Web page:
9. St. Michael (southwest) (contains Bridgetown)
10. Christ Church (southwest tip)
11. St. Philip (southeast tip)

The terrain of the island’s 11 parishes changes dramatically from one to the next, and so does the pace and ambience. Bridgetown, the capital, is a sophisticated city. Luxurious west coast resorts and private homes are a sharp contrast to the small villages and large sugar plantations found throughout central Barbados. The heavy Atlantic surf crashing against the cliffs of the east coast is far different than the calm Carribean that laps against the white and pink sandy beaches of the west. The northeast is called “Scotland” because of its hilly landscape.

Andromeda Gardens:
Bathsheba, St. Joseph
Daily 9-5
A collection of unusual and beautiful plant specimens from around the world is cultivated in 6 acres of gardens nestled among streams, ponds, and rocky outcroppings overlooking the sea above the Bathsheba coastline. The gardens were created in 1954 by the late horticulturist Iris Bannochie. They are now administered by the Barbados National Trust. The Hibiscus Café serves snacks and drinks.

Animal Flower Cave:
North Point, St. Lucy
Daily 9-4
Small sea anemones, or sea worms, resemble jewel-like flowers when they open their tiny tentacles. They live in small pools, some of which are large enough to swim in, in this cave at the island’s very northern tip. The view of breaking waves from inside the cave is outstanding.

Barbados Museum:
Hwy. 7, Garrison Savannah, St. Michael
Mon.-Sat. 9-5, Sun. 2-6.
This museum, in the former British Military Prison (1815) in the historic Garrison area, has artifacts from Arawak days (around 400 BC) and galleries that depict 19th-century military history and everyday life. Exhibits include cane-harvesting tools, wedding dresses, and ancient dentistry instruments. There is also the grim legacy of slave sale accounts kept in a spidery copperplate handwriting. In addition there are wildlife and natural history exhibits, an art gallery, a children’s gallery, a gift shop, and a café.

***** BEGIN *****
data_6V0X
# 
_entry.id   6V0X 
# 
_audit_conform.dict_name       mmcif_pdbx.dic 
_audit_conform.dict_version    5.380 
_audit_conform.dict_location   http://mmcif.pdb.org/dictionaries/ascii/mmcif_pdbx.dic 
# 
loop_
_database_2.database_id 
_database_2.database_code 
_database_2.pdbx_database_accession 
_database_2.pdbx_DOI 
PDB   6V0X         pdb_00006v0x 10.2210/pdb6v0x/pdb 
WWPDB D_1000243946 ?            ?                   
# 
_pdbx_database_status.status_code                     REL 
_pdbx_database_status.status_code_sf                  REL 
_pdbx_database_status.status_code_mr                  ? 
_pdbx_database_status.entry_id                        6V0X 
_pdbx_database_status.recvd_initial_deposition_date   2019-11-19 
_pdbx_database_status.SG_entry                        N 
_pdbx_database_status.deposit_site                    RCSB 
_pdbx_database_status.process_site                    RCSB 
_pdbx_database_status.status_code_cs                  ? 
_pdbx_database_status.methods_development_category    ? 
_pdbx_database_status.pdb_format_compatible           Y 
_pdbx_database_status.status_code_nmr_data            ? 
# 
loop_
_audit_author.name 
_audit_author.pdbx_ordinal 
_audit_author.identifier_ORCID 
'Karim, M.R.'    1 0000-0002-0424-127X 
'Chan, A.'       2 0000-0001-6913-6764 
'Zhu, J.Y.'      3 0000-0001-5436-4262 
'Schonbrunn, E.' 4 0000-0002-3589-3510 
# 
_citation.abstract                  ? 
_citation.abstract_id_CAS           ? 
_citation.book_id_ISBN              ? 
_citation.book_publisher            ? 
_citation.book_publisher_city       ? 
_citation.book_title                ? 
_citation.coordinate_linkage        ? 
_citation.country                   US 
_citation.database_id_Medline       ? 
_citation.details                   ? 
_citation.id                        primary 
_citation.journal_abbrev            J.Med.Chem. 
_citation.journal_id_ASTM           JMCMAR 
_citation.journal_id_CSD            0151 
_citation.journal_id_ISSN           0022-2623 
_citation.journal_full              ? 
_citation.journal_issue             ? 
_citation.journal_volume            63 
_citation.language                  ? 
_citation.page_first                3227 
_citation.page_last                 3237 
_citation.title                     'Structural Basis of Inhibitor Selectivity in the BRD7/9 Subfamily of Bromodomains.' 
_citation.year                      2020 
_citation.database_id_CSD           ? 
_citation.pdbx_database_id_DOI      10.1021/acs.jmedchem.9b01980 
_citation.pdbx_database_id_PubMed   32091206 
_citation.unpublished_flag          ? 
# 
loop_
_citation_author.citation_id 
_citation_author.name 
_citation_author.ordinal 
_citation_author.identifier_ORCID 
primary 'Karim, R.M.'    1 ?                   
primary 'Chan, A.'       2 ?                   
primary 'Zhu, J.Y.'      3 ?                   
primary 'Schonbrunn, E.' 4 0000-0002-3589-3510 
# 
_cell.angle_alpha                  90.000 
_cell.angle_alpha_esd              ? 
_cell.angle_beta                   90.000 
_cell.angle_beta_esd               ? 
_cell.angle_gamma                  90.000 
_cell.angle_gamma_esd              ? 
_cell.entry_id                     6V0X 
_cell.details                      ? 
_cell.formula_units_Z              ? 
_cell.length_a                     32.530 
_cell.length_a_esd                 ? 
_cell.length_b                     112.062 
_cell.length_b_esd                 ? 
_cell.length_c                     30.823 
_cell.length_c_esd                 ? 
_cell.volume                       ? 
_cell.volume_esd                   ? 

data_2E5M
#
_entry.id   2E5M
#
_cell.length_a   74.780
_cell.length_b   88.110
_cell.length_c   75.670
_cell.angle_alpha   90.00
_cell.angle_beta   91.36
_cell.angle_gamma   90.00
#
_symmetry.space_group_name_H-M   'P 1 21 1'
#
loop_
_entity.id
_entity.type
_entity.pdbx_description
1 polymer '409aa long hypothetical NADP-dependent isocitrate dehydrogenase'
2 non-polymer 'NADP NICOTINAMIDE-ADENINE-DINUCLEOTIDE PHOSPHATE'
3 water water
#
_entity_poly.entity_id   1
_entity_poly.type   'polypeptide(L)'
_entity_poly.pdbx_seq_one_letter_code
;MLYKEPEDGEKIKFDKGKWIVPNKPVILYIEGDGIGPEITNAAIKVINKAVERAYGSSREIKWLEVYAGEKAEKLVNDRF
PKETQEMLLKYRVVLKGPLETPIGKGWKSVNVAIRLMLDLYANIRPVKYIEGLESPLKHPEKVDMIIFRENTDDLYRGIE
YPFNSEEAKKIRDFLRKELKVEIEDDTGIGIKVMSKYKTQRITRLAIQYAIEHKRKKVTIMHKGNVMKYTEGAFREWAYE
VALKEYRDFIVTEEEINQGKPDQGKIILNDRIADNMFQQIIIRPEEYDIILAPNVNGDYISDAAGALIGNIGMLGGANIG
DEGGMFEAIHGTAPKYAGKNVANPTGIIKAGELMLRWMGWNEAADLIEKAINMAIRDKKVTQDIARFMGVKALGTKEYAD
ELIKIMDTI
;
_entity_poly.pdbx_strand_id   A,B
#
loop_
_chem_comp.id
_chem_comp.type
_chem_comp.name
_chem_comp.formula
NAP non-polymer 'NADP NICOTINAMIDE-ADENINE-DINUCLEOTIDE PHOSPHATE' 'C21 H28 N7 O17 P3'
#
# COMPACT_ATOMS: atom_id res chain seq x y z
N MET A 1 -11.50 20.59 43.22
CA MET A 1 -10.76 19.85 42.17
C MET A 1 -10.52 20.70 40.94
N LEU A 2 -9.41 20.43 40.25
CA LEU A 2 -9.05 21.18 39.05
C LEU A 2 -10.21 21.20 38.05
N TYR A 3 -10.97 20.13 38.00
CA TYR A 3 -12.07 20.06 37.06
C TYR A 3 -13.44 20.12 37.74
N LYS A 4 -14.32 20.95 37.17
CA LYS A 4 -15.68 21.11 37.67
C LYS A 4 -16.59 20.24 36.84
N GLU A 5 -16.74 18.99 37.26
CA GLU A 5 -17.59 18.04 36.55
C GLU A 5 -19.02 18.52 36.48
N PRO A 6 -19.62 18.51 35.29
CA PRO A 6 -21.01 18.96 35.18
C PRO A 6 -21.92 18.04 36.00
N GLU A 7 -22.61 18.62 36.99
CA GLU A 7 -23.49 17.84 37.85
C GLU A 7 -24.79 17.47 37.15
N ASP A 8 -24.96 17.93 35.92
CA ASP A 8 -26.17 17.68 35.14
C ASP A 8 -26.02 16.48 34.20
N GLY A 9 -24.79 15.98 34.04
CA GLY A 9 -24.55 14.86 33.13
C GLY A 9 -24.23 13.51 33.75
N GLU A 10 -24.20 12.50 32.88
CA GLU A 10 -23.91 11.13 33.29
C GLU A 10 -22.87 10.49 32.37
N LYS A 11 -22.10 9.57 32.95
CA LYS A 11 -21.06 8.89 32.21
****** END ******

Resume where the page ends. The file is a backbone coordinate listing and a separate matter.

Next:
Emancipation Memorial:
St. Barnabas Roundabout (intersection of ABC Hwy. and Hwy. 5), St. Michael.
This statue of a slave is commonly referred to as the Bussa Statue. Bussa was the man who, in the early part of the 19th century, led the first slave rebellion in Barbados. The statue overlooks a broad sugarcane field just outside Bridgetown.

Flower Forest:
Richmond Plantation, Hwy. 2, St. Joseph
Admission charged.
Daily 9-5.
A perfect way to spend a warm day is to walk in this cool garden among fragrant flowering bushes, canna and ginger lilies, puffball trees, and more than 100 other species of tropical flora. A 1/2-mi-long path winds through the 50 acres of grounds, which is a former sugar plantation. There are a snack bar, a gift shop, and a beautiful view of Mt. Hillaby.

Gun Hill Signal Station:
St. George
Admission charged.
Mon.-Sat. 9-5.